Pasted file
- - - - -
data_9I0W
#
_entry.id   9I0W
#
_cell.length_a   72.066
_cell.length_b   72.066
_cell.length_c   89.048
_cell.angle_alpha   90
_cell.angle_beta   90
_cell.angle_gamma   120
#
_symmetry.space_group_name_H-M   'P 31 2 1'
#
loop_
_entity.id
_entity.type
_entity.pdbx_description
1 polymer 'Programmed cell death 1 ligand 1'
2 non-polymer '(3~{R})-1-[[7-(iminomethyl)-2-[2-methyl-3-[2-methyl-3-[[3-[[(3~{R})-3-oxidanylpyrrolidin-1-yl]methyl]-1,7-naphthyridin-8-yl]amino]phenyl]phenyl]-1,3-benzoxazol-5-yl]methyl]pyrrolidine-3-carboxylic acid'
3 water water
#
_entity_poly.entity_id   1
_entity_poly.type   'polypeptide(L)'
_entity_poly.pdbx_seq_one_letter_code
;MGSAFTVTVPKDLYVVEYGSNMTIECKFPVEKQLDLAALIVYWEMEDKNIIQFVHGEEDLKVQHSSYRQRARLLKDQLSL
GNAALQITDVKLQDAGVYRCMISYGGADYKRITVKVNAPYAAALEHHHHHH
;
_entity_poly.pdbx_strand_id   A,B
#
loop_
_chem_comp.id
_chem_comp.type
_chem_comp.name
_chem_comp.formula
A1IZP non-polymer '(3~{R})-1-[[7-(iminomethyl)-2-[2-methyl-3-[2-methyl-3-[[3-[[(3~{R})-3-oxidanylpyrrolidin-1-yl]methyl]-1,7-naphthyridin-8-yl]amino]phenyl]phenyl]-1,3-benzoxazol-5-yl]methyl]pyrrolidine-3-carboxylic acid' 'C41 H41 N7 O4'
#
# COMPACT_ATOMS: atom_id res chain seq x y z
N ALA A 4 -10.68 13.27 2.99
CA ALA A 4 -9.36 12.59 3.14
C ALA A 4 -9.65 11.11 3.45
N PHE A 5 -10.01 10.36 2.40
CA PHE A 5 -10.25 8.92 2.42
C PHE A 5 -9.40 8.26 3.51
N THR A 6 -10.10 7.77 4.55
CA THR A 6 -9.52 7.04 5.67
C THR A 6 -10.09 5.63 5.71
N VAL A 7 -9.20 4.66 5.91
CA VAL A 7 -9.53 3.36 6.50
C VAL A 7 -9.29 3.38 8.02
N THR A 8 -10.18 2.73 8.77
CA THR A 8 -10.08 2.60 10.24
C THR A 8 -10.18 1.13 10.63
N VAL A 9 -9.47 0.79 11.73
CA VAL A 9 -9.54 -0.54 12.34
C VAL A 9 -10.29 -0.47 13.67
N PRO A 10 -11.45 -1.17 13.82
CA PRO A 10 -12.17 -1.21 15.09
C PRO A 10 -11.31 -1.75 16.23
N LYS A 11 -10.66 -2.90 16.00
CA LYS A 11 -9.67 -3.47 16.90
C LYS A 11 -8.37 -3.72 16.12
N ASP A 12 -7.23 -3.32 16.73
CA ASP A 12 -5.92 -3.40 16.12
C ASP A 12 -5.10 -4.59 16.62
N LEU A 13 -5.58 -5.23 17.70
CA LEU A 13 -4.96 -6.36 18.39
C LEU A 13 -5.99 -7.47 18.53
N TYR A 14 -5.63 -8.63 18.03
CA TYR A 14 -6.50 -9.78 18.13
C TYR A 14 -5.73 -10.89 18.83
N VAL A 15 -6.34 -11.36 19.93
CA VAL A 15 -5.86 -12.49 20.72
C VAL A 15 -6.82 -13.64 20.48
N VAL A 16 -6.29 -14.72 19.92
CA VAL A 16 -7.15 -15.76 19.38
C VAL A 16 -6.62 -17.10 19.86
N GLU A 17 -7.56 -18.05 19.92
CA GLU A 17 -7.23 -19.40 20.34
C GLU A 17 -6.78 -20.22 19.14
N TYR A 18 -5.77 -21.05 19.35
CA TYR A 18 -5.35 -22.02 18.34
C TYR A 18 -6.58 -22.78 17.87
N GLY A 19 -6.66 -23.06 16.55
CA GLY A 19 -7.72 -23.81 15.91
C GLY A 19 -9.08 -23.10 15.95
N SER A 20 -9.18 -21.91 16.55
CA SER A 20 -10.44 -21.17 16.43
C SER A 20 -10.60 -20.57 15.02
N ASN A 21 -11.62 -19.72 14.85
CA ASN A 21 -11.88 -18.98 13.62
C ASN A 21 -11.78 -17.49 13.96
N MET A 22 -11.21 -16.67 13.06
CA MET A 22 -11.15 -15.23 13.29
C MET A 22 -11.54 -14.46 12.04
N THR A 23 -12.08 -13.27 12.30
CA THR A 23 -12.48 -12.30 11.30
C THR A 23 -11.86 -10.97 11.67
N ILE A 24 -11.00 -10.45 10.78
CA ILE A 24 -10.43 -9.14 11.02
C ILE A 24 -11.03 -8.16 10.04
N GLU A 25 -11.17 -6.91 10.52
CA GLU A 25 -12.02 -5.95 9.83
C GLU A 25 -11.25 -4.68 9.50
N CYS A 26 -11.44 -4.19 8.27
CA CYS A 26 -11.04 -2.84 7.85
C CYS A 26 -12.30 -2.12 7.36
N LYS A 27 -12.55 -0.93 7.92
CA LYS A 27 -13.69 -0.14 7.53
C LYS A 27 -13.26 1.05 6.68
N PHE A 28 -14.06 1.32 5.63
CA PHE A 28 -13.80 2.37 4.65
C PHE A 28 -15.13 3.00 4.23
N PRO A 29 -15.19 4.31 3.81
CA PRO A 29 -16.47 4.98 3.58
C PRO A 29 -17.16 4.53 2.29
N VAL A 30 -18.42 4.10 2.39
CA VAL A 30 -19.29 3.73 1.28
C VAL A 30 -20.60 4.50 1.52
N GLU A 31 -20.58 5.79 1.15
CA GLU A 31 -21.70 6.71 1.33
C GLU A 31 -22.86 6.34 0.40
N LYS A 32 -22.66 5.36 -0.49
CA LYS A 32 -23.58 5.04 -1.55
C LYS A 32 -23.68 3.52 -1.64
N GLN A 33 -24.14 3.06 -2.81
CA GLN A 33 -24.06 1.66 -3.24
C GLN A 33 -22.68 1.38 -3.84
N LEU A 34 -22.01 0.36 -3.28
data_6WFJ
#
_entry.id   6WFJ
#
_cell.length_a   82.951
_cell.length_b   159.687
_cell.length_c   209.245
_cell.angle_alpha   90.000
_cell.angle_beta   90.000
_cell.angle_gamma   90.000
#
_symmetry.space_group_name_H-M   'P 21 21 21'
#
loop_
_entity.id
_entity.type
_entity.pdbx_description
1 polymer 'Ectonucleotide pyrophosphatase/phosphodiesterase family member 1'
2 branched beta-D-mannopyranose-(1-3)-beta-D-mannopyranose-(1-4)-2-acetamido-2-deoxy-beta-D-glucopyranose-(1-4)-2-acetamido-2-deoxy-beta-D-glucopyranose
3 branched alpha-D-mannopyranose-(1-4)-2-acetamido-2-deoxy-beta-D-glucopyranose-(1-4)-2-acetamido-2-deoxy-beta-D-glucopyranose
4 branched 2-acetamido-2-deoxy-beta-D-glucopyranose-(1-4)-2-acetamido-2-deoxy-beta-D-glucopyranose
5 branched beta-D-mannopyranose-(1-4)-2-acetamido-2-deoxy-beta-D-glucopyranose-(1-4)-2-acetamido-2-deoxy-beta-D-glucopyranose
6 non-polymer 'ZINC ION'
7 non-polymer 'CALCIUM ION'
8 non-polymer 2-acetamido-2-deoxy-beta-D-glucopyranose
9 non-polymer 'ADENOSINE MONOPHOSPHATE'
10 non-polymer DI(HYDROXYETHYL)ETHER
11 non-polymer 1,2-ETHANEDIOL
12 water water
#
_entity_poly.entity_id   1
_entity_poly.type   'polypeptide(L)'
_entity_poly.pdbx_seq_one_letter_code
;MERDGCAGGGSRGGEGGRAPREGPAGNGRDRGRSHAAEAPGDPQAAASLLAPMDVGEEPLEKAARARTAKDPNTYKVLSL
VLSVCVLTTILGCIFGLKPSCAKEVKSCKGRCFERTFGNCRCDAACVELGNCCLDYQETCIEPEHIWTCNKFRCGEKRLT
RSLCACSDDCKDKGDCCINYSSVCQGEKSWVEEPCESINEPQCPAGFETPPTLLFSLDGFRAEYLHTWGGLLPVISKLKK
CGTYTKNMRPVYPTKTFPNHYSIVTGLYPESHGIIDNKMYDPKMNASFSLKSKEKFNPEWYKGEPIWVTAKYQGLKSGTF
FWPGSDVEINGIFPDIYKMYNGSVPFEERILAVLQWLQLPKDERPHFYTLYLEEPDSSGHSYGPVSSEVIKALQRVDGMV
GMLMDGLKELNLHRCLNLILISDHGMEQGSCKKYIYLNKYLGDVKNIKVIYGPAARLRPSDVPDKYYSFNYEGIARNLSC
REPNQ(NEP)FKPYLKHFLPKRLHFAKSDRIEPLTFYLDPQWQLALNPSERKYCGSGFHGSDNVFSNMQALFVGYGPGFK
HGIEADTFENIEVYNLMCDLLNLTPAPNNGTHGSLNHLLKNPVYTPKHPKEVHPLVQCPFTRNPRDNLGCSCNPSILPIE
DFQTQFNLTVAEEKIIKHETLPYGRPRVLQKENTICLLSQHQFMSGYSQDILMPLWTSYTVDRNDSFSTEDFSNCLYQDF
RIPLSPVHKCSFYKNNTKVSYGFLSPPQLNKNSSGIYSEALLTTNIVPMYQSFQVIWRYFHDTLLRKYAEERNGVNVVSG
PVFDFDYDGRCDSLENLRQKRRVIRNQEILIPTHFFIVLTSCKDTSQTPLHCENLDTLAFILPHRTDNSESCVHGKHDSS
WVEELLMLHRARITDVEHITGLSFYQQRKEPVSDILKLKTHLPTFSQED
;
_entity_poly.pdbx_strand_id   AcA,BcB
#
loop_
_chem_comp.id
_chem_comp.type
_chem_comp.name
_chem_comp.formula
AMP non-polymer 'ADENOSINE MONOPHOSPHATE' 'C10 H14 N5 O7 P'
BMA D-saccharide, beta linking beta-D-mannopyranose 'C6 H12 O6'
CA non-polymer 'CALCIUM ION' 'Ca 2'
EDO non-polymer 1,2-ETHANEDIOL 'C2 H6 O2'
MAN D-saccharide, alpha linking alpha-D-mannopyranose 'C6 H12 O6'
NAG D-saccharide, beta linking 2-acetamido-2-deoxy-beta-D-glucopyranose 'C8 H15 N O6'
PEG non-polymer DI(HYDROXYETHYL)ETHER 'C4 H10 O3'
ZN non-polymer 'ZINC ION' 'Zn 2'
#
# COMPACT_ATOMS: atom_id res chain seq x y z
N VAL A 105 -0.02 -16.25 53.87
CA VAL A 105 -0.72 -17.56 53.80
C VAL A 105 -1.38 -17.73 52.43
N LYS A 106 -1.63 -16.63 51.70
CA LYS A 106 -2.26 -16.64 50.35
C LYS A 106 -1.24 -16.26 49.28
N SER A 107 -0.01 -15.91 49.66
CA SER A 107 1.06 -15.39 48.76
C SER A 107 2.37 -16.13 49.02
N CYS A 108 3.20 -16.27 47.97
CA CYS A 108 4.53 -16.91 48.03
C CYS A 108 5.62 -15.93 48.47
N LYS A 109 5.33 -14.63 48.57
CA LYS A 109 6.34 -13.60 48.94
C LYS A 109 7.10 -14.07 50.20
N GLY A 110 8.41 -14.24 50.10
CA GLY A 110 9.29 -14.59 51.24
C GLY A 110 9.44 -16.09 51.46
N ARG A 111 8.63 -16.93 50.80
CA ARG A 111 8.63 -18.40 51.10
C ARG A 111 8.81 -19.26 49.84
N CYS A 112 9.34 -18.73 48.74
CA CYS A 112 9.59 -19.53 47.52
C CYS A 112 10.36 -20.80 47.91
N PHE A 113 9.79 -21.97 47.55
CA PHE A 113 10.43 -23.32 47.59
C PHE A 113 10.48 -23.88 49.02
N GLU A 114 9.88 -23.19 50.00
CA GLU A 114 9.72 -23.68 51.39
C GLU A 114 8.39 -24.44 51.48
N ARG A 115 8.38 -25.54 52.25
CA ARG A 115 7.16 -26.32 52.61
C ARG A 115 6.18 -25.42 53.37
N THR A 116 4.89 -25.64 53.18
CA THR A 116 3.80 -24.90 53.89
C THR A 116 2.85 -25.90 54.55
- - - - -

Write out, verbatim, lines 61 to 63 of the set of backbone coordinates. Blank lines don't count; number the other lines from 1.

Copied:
C LYS A 11 -8.37 -3.72 16.12
N ASP A 12 -7.23 -3.32 16.73
CA ASP A 12 -5.92 -3.40 16.12